Road signs; where you place them matters just as much what it says. If you place a "right turn only" sign where there are no turns anywhere to be seen, it's likely that the sign will be ignored, or worse, create confusion. Maybe someone would take a right turn, veering straight off the side of the road.
The same is true about UX.
Giving your user all the right tools to succeed is important, but completely useless if the user is seeing those tools when they don't need them.
We found this out in a recent redesign of our page creation flow. In the product, you have pages, which house goals. When you create your first page, you're presented with either a blank page with no further directions, or a template page filled with example content you've never seen before. Choosing between a blank page and a template page is the very first thing that happens, even before you ever see what a page looks like.
It sent users down a path, where they've decided on something before they knew what either option truly meant. So by the time they get to a point where they have no clear next step, they're way down in the process with not a clear way backwards - other than starting over from step 1 💩
We built all the right tools to help users get started, but they were confusing or not being utilized because they were being presented at all the wrong points in the journey.
We went back to the drawing board and tried to find the most logical journey, completely disregarding what we had built or what was in place now. We wanted to purely think about what the best path was, from creating your first page to creating your first goal within it, even if it meant we also had to start over at step 1 💩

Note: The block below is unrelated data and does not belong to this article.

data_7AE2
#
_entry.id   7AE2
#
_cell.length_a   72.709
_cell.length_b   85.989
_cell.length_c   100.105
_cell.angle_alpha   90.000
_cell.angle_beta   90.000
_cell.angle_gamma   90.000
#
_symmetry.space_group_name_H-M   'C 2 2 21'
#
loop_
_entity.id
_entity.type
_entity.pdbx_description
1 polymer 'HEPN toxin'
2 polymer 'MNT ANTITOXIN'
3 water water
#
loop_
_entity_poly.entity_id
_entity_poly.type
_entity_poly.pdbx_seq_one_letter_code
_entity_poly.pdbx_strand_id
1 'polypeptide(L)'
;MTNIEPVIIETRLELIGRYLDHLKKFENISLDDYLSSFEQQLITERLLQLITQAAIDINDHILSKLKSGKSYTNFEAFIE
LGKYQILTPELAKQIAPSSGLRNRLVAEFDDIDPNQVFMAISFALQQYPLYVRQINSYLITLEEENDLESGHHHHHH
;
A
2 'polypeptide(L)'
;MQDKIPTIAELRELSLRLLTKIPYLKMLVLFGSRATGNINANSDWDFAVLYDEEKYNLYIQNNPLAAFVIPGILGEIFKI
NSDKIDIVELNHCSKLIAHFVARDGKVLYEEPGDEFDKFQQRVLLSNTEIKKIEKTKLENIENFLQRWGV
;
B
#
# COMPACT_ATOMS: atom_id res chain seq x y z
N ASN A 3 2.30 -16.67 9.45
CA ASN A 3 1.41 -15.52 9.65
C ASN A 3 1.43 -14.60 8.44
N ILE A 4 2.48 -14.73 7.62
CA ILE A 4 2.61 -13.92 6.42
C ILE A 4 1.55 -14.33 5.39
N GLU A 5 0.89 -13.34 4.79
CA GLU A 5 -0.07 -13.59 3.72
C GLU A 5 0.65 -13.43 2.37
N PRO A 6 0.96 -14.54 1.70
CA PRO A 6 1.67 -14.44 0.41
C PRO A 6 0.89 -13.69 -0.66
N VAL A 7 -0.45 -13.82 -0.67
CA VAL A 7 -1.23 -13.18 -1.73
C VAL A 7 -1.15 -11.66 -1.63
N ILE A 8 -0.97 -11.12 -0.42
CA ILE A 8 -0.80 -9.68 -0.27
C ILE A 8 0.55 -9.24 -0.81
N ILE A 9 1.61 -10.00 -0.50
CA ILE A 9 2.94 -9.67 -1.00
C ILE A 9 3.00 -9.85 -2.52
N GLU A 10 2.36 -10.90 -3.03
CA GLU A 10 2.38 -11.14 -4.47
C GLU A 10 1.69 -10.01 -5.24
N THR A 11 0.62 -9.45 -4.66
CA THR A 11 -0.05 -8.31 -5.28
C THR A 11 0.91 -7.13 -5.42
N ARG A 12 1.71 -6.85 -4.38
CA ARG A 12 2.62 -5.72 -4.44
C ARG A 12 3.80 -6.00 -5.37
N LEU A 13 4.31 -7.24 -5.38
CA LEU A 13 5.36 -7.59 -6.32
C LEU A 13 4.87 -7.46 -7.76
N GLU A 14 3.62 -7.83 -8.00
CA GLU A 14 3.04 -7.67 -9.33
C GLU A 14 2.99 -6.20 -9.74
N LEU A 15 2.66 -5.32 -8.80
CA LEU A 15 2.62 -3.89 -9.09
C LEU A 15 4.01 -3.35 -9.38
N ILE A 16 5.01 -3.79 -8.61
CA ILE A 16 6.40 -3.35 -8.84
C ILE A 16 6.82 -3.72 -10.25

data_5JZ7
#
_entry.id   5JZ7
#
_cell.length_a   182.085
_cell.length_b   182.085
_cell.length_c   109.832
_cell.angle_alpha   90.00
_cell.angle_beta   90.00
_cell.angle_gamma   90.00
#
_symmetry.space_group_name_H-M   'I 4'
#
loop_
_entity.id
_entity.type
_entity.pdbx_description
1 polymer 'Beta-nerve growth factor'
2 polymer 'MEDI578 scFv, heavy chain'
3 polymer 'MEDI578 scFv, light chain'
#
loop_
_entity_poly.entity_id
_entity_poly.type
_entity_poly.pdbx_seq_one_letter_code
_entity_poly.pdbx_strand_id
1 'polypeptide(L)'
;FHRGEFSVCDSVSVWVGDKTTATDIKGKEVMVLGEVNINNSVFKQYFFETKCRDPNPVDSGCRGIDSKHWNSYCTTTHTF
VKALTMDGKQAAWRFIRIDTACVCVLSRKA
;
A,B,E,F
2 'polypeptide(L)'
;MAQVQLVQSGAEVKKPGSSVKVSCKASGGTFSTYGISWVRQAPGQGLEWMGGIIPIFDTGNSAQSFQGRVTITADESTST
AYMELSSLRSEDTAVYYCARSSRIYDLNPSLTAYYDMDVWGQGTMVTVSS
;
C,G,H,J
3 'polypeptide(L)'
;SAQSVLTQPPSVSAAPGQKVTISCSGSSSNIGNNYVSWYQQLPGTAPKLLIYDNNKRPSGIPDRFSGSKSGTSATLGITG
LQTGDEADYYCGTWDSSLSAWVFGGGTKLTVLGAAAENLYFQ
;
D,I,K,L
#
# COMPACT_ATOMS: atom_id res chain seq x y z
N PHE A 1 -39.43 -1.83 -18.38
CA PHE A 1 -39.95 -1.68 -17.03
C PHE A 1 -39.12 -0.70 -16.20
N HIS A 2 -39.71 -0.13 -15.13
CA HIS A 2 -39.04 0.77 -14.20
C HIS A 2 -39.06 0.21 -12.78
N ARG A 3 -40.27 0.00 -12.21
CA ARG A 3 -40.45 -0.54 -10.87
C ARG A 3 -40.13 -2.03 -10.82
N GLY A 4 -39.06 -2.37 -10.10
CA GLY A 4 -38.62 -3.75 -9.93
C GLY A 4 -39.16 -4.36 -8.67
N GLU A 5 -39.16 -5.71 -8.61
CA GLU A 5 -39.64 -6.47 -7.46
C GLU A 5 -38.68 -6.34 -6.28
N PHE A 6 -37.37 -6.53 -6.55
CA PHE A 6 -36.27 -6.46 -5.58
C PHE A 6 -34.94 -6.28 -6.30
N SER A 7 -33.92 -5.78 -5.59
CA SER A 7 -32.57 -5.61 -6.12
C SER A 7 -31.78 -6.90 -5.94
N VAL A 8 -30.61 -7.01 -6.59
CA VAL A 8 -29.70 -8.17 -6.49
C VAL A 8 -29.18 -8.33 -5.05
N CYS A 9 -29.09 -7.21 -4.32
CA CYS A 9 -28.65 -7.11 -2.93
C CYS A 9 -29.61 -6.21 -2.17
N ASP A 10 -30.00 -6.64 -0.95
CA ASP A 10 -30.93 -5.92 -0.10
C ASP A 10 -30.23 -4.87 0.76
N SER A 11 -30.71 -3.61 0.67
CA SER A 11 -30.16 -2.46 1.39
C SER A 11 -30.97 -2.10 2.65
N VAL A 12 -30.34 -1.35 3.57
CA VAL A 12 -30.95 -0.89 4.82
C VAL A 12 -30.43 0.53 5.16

We pinpointed the places where users would run into a dead end, the "what now?" points in the journey. We targeted all the help and template options in places where users get stuck and needed them the most.
Now rather than giving people the choice of a blank page or template page before they see what a page is, the idea was that we put everyone in a blank page. From there the user can decide to just start adding goals, or seek help by adding a template when they first realize they don't know what kind of goal to add.
It seems like a small and seemingly obvious thing, but there is a huge difference between can I help you now and can I help you later? No one wants any help when they don't need it and a good service will be there immediately when the need comes up.
Small details like this are what I believe create a great UX. Above all that's what we strive for at Tability so we hope to continue to have these learning moments, and find new ways to improve. If you're a user of our product, you can check out our improvements live in Tability now. If you have more UI or UX tips for us, or notice any ways we can improve it, please let us know – comment or email us at email@example.com!
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